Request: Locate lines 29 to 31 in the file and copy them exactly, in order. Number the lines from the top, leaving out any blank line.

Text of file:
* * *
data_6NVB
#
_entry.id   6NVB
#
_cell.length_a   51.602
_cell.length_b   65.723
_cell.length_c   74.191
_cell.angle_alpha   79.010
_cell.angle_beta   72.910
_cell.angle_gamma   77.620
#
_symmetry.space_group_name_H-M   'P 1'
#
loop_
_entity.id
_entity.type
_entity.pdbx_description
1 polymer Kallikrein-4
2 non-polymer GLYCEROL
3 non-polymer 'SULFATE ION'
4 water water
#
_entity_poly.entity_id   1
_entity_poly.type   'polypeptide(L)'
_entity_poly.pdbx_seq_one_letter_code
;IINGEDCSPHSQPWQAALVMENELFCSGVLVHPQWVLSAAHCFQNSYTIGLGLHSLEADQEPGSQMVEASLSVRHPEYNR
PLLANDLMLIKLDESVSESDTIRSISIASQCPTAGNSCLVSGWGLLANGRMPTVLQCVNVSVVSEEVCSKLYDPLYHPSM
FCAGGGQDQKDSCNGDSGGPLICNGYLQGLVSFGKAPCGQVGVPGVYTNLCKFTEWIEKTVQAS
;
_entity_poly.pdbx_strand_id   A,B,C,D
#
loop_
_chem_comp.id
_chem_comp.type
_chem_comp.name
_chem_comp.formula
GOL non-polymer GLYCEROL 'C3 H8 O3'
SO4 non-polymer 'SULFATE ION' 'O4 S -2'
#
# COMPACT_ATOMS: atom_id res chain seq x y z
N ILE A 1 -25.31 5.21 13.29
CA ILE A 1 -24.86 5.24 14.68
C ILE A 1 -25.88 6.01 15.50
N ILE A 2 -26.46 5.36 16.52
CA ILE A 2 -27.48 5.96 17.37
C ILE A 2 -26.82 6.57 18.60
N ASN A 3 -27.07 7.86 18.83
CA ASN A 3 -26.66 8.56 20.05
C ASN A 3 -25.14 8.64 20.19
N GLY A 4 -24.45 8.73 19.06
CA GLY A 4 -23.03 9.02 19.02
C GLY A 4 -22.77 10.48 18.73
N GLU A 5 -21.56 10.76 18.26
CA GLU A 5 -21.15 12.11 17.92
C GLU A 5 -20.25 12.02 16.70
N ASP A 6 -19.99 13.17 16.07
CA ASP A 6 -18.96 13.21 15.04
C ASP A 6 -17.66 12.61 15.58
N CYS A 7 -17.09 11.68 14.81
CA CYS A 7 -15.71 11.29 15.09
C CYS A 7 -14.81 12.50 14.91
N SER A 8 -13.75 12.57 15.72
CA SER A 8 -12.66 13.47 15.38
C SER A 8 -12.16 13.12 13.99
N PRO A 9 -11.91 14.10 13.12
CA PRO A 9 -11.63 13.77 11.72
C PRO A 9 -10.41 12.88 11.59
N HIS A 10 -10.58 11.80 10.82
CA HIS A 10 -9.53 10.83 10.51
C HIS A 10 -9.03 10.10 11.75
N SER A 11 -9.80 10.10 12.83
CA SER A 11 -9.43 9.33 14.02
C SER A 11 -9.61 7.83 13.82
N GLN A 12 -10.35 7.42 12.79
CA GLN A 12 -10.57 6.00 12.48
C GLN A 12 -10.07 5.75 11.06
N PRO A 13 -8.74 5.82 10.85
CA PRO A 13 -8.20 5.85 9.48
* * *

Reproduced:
;
_entity_poly.pdbx_strand_id   A,B,C,D
#